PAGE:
FAMILY VALUES: This is rated PG for “animal action and humor” but really truly? This is fine for kids of any age. Seriously.

TRIVIAL PURSUIT: There are a number of James Bond references herein; from Police Captain Flemming (after Bond author Ian Fleming) to Lazenby (after former Bond George Lazenby) the character played by Roger Moore (himself an ex-Bond) to Paws (after Bond villain Jaws) and even the main character of Kitty Galore is a take-off on Bond girl Pussy Galore.

NOTABLE DVD EXTRAS: There is a Looney Tunes animated short featuring the Road Runner and Wile E. Coyote in “Coyote Falls” which is significantly better than the main movie.

BOX OFFICE PERFORMANCE: $112.5M on an $85M production budget; the movie was a flop.

FINAL RATING: 4/10

TOMORROW: Horrible Bosses

Goldfinger


Goldfinger

Shirley Eaton is just golden.

(United Artists) Sean Connery, Honor Blackman, Gert Frobe, Harold Sakata, Cec Linder, Bernard Lee, Lois Maxwell, Desmond Llewellyn, Shirley Eaton. Directed by Guy Hamilton

There are many who consider this to be the ultimate James Bond movie and quite frankly, I’d have to agree with them. All of the elements come together and make this the standard against which not only all other Bond movies are measured, but all other spy movies as well.

James Bond (Connery) is in Miami having a little R&R when he receives a call from his boss M (Lee) to assist the CIA in observing Auric Goldfinger (Frobe) who happens to be staying at the Fontainebleau as is Bond. Felix Leiter (Linder), the CIA liaison, gives Bond the low-down; Goldfinger comes to the pool area every day to cheat at canasta, having a young beautiful blonde by the name of Jill Masterson (Eaton) report what his opponent’s cards are via shortwave radio to his hearing aid. Bond, being Bond, decides to mess with Goldfinger. He seduces Masterson, causing Goldfinger to lose. However, Goldfinger doesn’t take kindly to losing and sends a flunky named Oddjob (Sakata) to knock out Bond and repay Masterson for her betrayal by painting her gold, suffocating her skin.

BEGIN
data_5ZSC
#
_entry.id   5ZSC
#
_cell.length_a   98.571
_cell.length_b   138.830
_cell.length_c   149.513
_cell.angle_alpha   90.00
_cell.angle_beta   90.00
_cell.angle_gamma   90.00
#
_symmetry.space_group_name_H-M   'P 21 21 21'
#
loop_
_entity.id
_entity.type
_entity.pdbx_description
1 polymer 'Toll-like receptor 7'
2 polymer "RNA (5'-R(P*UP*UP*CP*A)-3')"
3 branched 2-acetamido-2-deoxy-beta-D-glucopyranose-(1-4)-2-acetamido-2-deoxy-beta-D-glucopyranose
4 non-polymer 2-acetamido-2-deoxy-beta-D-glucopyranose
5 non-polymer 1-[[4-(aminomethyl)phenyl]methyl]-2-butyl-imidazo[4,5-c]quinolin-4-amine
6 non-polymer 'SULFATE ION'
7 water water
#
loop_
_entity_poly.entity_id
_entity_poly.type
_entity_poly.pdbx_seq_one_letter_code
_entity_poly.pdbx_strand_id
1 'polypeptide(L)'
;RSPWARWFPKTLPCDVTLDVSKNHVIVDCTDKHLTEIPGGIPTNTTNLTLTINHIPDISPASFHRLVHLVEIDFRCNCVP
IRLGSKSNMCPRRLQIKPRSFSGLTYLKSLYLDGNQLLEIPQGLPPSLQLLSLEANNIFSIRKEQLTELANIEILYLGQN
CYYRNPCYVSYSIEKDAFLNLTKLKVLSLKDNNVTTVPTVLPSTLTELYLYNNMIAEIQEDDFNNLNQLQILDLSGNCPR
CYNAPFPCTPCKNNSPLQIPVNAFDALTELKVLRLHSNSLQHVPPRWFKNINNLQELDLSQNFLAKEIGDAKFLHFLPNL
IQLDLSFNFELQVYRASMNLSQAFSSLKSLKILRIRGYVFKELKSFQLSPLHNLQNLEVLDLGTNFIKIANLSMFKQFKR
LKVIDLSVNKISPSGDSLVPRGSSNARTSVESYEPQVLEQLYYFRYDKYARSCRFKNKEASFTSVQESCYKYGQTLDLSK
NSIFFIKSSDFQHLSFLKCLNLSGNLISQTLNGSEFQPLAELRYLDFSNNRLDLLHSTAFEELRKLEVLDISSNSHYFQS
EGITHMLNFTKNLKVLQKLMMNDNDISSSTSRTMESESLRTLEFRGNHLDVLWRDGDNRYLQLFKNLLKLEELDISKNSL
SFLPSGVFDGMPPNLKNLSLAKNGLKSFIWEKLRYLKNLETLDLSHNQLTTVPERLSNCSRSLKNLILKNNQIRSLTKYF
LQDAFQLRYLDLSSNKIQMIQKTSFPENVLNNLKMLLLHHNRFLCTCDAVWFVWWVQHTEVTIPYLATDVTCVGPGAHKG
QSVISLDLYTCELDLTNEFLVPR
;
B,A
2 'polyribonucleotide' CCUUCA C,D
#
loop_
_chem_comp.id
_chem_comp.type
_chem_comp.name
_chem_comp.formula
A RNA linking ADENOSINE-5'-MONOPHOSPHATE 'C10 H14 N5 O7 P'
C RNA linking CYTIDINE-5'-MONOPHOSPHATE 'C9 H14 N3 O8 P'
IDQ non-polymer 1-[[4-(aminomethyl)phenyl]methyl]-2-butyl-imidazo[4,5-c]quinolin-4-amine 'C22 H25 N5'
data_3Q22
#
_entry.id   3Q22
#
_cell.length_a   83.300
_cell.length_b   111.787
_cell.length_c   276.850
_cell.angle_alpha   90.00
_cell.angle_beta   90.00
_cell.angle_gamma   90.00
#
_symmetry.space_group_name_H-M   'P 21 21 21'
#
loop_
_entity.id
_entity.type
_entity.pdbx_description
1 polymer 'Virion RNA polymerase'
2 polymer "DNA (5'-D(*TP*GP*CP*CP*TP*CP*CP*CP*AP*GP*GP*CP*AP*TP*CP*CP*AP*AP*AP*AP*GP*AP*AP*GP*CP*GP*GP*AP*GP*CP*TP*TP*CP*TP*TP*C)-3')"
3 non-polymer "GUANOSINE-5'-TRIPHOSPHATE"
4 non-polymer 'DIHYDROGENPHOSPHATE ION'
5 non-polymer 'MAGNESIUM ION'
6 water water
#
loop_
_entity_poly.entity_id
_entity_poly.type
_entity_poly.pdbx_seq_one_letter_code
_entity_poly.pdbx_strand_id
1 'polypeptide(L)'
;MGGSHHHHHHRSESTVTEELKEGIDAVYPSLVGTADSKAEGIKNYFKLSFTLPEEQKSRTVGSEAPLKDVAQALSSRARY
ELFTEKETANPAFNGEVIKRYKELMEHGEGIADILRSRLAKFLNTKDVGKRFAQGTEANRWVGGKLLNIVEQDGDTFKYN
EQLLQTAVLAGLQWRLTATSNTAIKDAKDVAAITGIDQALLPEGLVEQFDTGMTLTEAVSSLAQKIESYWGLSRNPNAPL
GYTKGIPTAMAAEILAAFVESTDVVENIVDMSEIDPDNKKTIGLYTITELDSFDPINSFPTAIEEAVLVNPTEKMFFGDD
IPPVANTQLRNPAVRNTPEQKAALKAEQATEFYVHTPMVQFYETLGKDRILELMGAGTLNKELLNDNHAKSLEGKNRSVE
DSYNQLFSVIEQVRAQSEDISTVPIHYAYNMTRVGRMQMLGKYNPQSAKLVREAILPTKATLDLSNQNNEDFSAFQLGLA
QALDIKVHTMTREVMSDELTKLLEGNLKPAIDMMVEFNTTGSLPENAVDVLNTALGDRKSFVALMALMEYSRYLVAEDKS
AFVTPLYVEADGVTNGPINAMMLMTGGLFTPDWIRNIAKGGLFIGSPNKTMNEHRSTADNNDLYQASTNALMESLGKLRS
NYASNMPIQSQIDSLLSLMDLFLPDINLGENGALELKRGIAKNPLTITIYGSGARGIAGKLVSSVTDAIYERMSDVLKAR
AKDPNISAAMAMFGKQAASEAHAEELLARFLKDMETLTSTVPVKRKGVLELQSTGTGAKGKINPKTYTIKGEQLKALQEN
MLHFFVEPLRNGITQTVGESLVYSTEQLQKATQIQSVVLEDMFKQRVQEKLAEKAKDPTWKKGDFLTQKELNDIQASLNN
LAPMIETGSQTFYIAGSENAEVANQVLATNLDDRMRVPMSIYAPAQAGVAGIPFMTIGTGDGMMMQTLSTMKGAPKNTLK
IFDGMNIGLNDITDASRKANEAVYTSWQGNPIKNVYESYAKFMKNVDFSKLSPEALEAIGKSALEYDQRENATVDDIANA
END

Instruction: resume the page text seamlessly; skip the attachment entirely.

As it turns out, MI6 has a big interest in Goldfinger owing to his smuggling of gold in and out of the UK. They’re wondering how he’s doing it and put Bond on the job. He follows the portly villain to Switzerland, where he has a run-in with Tilly, Jill’s sister. Oddjob murders her as well, making the score Oddjob 2, Masterson girls 0. He also captures Bond, which gives Goldfinger the opportunity to set up an industrial laser aimed for the Bond family jewels. It also gives Goldfinger to deliver the all-time classic villain line when Bond asks “You expect me to talk?” (For the record, the response is “No, Mister Bond, I expect you to die”).

Bond, thinking quickly on his feet (or on his back as it were), implies that he knows a lot more than he actually does. This forces Goldfinger to send Bond back to his Kentucky horse ranch under the watchful eye of his personal pilot Pussy Galore (Blackman), the dirtiest character name in the history of movies. There, he uncovers Goldfinger’s real ambition; to set off a nuclear device at Fort Knox, irradiating the largest gold supply in the world and making his own supply ultimately far more valuable. Can Bond stop the nefarious plot and overcome the seemingly indestructible Oddjob?